On Wednesday, judge Barry G. Williams did not dismiss the charges against the six police officers tried in connection to the death of Freddie Gray.
At the same time, the U.S. District Court judge did not remove prosecutor Marilyn Mosby from the case, following complaints from the defense attorney the the statements of the State Attorney are both unprofessional and reckless.
Freddie Gray, aged 25 died due to injuries inflicted while he was in the custody of the Baltimore Police. His arrest on April 12th, as well as his death sparked unrest, riots and protests in Baltimore, many echoing declarations of discriminatory and brutal conduct from police officers towards the black community.
Following Freddie Gray’s death, six police officers were indicted, with charges now varying from second-degree murder to second-degree assault. The case captured the national media’s attention amidst growing unrest grabbing several states in the past year alone.
As for the case, the attorney representing one of the police officers under trial, Andrew Graham argued in front of the court that the State’s Attorney comments following the filing of charges violated the rules of conducted and represented more of a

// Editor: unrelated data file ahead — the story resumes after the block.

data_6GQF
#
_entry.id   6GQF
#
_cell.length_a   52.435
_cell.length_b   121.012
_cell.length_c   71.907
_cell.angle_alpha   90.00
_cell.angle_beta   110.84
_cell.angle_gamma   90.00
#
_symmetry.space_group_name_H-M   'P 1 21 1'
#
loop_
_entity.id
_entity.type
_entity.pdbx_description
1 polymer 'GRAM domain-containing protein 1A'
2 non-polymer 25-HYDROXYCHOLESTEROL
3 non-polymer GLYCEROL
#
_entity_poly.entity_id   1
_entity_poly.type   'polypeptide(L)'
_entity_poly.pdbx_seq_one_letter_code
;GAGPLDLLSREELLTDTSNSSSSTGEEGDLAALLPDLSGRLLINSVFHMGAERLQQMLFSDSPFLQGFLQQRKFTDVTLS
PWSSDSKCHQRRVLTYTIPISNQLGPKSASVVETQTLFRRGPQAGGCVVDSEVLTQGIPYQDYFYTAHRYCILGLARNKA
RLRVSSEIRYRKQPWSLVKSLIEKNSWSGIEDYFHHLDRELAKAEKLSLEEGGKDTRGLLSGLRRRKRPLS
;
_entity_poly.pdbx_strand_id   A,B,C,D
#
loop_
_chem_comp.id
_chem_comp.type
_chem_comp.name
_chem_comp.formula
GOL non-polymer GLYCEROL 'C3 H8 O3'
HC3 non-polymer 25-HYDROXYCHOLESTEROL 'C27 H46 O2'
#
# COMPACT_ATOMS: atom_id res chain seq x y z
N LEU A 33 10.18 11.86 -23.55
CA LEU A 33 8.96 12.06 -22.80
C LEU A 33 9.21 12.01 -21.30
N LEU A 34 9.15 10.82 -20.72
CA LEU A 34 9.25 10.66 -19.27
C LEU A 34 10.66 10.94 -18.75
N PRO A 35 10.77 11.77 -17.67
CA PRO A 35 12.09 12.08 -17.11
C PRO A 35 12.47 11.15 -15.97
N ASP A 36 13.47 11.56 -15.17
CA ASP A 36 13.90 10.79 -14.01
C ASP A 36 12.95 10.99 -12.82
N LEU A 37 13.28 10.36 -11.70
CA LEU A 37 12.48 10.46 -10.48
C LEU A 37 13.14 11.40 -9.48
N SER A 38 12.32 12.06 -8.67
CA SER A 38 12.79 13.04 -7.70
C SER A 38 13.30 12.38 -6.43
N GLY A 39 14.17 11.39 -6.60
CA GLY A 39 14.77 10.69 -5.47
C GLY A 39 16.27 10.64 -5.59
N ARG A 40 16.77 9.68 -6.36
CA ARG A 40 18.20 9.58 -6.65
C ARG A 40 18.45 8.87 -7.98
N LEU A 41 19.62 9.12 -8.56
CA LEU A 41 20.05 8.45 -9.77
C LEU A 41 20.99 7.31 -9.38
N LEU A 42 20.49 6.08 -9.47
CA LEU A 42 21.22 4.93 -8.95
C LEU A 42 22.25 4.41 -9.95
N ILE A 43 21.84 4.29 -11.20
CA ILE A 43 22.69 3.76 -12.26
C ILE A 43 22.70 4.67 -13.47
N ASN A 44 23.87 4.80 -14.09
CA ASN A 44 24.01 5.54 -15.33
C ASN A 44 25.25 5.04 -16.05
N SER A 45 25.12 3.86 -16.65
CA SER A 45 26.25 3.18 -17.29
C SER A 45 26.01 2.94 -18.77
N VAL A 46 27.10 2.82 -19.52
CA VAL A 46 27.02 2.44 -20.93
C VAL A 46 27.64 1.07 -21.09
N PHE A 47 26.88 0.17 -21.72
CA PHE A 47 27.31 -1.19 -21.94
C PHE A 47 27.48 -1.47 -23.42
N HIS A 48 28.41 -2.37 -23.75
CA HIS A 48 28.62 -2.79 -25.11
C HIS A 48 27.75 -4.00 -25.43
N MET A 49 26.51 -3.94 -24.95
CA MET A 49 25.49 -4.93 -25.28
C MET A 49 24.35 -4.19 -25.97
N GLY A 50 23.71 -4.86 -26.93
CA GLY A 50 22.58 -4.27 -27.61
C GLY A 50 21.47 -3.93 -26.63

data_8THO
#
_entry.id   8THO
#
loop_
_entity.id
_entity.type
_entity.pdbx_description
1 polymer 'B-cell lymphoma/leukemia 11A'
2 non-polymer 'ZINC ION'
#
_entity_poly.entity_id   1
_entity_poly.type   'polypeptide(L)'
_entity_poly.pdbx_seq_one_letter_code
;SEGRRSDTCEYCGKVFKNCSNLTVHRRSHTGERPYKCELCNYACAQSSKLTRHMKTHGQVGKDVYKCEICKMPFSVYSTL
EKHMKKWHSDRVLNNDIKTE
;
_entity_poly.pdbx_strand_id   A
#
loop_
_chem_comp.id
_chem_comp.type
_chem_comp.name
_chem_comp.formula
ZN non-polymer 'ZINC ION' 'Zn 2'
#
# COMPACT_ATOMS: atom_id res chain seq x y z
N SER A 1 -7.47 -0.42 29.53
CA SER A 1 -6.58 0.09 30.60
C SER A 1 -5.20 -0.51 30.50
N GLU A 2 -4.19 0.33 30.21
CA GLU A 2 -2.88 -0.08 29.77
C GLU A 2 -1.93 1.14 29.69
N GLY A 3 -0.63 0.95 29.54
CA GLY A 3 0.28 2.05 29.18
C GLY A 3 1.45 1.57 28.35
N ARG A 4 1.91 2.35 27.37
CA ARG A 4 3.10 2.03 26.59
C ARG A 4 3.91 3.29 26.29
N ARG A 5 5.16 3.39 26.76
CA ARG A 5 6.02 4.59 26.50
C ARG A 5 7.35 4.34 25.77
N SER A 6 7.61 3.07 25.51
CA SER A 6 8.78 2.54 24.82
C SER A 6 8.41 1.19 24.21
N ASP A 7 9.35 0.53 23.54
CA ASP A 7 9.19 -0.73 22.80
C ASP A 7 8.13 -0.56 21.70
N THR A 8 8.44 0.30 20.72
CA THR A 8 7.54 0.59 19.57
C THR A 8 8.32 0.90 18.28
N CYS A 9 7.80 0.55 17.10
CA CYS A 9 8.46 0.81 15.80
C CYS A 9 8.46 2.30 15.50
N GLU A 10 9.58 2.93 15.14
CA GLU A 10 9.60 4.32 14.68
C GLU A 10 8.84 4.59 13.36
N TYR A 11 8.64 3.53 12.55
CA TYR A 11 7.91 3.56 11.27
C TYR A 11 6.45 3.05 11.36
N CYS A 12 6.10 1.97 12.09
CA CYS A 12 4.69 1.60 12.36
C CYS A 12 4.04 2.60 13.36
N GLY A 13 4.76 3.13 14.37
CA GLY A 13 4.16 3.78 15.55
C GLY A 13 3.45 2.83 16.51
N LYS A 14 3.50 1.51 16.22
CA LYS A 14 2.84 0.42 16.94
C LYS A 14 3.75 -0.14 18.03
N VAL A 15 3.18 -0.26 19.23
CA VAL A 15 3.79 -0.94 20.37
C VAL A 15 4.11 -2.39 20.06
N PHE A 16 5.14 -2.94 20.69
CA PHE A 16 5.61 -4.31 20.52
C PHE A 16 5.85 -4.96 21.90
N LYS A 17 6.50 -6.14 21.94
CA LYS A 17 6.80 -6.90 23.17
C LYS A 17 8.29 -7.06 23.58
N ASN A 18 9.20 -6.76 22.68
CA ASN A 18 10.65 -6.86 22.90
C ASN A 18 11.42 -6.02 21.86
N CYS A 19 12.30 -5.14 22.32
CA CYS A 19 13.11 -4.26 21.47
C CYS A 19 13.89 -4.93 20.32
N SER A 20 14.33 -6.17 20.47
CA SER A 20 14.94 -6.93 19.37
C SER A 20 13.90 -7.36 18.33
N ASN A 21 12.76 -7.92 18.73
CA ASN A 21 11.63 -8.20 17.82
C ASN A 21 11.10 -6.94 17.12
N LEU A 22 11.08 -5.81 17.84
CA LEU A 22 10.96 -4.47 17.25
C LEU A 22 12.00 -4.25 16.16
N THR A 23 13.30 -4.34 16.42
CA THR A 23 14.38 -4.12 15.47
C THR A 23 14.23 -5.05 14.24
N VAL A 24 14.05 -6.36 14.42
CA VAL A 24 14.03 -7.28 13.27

“pep rally calling for payback”.
Judge Barry Williams refused to take this into consideration, also disapproving to follow upon a motion that suggested Mosby should be removed from the case due to conflict of interest. State Attorney Mosby is married to Nick Mosby, councilman of a district that is well-known for violent crime increase.
The officers under charge in the case were not present in court. Officers Goodson, William Porter, Garrett Miller and Edward Nero, as well as Sergeant Alicia White and Lieutenant Brian Rice face a long trial that will decide their grade of implication in the death of Freddie Gray and the sanctions to follow.
They are charged with misconduct, second-degree assault as well as reckless endangerment. Three of them are also under charge for manslaughter, while Goodson is also under charge for second-degree murder.
Judge Williams concluded that the officers will be tried separately. Doing otherwise, he argued, would prejudice them individually.
Next Thursday, the court will hear arguments on whether the venue of trial should be changed.
Photo Credits: Wikimedia